Students attend March for Life in Washington
Matt Bramanti | Thursday, January 22, 2004
Over 30 years ago, the Supreme Court legalized abortion, but for several Notre Dame and St. Mary’s students, the matter is far from settled.
About 200 students will attend the 31st annual March for Life in Washington today. Janel Daufenbach, president of Notre Dame Right to Life, said the march offers a valuable opportunity to express the pro-life message.
“We’re going to protest the 31st anniversary of Roe v. Wade,” Daufenbach said, referring to the 1973 Supreme Court decision that legalized abortion on demand. “It’s very powerful to see so many people protesting this horrible law.”
Chartered buses carrying the students left Wednesday evening to travel to the nation’s capital. Later today, the students will join about 200,000 other pro-life advocates in a march from the Washington Monument to the Supreme Court.
“It’s heartening to see so many college students,” she said.
Daufenbach went on to say the marchers hope to change public perceptions surrounding the abortion debate.
“If we really want to change the world, we have to change how people view the beginning of a child’s life,” she said.
Some members of the Notre Dame delegation will also participate in a student leadership conference sponsored by American Collegiates for Life, a student pro-life organization. The conference, to be held Friday and Saturday at Catholic University, will feature an address by Bernard Nathanson, a former pro-choice activist who is now against abortion.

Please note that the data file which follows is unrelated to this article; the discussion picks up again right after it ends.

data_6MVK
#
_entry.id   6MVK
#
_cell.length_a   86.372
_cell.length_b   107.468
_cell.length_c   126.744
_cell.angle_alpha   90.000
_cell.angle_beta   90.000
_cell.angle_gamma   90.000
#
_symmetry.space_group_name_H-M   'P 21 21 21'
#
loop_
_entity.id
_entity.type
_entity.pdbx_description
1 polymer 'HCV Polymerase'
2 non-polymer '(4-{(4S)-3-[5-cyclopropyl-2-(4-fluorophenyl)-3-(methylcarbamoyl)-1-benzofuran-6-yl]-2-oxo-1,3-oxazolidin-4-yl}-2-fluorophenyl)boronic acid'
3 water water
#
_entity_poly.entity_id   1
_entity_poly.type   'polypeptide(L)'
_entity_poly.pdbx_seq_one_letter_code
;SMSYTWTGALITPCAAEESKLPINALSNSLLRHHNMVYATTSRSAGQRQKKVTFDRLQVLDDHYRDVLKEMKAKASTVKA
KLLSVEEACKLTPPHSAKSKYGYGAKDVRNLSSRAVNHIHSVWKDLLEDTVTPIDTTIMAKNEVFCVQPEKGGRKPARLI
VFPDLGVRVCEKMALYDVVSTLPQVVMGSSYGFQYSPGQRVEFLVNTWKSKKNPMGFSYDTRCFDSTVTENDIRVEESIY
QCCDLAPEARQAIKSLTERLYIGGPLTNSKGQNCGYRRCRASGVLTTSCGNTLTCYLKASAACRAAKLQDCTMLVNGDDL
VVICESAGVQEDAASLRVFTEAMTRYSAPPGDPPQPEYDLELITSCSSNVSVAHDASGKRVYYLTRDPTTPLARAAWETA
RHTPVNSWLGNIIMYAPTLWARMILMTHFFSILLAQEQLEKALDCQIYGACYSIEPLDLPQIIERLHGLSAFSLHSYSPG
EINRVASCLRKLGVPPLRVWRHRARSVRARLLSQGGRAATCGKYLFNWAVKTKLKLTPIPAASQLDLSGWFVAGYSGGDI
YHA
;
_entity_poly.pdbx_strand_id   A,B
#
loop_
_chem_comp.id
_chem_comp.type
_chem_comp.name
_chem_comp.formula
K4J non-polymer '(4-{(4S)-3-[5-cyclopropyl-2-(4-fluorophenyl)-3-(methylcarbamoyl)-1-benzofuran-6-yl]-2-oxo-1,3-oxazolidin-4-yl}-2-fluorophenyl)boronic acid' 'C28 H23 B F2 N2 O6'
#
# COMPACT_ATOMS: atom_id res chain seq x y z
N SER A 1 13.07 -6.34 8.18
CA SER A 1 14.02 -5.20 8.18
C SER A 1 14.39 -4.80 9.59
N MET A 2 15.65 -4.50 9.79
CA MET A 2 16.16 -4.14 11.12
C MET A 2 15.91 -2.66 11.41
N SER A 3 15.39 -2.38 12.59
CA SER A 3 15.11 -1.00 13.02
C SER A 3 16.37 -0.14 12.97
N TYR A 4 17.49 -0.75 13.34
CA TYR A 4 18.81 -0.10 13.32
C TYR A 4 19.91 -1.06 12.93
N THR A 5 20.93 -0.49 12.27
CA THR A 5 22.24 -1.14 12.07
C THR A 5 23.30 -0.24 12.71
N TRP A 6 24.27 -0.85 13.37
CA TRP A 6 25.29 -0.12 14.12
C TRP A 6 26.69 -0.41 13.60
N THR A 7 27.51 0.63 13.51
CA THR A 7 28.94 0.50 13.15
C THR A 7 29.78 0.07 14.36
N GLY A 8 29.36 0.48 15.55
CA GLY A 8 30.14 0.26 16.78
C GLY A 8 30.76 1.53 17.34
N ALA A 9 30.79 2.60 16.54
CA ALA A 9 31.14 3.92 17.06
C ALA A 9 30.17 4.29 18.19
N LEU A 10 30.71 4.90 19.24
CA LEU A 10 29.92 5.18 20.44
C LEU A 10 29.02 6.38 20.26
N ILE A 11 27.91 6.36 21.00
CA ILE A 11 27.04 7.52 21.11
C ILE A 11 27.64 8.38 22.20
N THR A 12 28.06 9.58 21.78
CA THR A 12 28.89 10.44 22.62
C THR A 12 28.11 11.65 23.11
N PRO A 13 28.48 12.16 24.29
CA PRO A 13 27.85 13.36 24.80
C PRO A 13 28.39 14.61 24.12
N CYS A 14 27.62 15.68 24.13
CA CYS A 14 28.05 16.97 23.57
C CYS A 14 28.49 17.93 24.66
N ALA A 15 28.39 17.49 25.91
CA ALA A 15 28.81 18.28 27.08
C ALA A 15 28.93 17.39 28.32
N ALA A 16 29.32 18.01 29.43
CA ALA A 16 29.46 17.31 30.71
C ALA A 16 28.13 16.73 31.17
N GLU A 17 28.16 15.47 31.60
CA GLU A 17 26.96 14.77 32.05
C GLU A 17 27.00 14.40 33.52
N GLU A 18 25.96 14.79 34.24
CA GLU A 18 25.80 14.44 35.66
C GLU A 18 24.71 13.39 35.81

Nathanson founded the National Association for the Repeal of the Abortion Laws, a major pro-choice organization in 1968. Before renouncing his support of medical abortion, Nathanson personally performed more than 5,000 abortions.
Students will also have time for sightseeing tours of the monuments and memorials in the Washington area, Daufenbach said.
Daufenbach said the march has traditionally been a peaceful affair. She downplayed the role of pro-choice protesters at the event, and said the media distorts the nature of the clashes.
“The 200,000 pro-life marchers dominate the tiny, tiny handful of counter-demonstrators,” she said. “But the counter-demonstrators get the media time.”
Daufenbach distanced her organization from militant pro-life groups, who often use violent and graphic images of aborted fetuses in their literature and on placards. She emphasized her organization’s compassion.
“It’s important to remember that there are two victims in every abortion: the child and the mother,” she said. “We need to love them both.”